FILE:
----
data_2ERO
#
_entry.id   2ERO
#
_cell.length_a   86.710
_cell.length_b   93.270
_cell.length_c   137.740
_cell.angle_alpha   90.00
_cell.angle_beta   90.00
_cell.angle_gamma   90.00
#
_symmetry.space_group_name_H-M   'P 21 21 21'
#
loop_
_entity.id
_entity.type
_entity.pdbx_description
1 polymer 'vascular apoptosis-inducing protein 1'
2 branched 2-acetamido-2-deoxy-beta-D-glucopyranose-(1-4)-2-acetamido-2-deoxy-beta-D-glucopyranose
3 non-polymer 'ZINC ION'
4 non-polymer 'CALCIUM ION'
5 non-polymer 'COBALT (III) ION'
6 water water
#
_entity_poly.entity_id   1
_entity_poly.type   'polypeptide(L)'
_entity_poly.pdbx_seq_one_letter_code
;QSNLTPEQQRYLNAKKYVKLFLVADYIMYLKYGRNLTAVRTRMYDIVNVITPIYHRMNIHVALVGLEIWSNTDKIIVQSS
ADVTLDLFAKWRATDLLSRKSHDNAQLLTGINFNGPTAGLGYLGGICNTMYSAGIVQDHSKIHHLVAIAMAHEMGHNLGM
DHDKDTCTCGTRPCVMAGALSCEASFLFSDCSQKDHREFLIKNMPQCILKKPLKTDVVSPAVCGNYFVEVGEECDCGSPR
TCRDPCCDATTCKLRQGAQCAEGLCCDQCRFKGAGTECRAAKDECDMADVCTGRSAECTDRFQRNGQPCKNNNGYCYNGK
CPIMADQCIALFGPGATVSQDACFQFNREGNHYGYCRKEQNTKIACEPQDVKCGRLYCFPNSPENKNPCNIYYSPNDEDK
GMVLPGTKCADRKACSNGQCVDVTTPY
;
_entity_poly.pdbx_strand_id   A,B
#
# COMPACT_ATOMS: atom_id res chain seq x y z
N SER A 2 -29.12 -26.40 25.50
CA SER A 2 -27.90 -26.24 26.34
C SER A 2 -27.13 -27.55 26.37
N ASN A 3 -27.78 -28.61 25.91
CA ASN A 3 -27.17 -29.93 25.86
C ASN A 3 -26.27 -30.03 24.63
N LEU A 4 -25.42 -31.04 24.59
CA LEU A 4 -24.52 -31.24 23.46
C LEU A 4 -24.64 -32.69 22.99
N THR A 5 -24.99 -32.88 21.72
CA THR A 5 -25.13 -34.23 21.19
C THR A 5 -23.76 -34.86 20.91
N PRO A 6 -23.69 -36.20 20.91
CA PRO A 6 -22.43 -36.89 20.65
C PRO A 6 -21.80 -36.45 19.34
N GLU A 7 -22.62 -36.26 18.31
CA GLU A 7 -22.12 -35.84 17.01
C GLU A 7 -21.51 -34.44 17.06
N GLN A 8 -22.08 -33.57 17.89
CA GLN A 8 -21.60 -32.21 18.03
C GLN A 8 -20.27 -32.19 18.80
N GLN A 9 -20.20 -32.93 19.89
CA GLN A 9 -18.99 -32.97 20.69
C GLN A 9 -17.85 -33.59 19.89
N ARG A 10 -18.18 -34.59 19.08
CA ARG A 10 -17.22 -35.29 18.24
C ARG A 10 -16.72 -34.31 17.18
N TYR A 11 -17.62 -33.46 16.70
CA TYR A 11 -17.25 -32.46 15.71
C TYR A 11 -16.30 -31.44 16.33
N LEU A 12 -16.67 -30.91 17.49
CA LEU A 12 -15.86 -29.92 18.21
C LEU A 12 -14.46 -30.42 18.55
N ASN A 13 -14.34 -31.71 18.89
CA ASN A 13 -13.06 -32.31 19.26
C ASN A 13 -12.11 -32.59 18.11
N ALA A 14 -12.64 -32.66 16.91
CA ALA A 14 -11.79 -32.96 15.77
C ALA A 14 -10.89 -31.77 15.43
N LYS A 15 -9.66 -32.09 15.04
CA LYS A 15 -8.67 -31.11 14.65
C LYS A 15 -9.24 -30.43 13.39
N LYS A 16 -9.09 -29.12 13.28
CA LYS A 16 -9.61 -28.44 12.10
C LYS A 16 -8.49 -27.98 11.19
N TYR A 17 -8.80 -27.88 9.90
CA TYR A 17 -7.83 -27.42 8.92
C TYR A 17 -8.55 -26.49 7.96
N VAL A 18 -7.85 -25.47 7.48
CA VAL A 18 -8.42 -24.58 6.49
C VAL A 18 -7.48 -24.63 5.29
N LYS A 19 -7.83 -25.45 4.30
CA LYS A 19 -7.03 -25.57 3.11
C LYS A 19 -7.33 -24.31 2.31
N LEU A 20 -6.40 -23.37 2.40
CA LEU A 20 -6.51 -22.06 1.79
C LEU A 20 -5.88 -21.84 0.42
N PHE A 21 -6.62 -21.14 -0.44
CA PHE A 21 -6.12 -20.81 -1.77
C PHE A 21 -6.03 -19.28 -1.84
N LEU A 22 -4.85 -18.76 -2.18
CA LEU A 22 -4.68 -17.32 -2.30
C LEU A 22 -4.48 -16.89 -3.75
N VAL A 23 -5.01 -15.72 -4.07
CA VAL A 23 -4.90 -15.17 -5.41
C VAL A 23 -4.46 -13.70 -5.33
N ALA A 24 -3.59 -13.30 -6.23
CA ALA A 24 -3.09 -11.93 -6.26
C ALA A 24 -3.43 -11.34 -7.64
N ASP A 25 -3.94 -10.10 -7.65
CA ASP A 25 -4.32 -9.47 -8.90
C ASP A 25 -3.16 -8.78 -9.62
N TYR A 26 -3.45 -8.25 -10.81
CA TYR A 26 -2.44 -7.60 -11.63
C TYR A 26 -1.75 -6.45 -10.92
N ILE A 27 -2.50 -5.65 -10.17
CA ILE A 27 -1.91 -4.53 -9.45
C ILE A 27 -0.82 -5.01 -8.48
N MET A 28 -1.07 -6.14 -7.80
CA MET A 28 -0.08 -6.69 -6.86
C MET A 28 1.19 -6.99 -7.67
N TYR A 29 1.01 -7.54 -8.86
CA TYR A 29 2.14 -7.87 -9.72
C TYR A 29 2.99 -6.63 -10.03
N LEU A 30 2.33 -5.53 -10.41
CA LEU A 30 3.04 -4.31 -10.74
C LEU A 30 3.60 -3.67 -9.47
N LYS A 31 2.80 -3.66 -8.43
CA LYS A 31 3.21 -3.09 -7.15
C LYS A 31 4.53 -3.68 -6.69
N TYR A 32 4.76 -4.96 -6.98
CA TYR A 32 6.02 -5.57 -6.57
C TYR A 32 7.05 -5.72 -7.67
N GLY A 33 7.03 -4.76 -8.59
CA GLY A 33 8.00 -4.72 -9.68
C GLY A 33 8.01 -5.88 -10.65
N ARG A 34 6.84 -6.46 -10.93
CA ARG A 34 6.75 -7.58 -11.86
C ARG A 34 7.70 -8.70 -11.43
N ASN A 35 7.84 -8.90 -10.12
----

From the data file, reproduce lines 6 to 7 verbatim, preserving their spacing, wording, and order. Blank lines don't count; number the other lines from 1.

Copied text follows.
_cell.length_b   93.270
_cell.length_c   137.740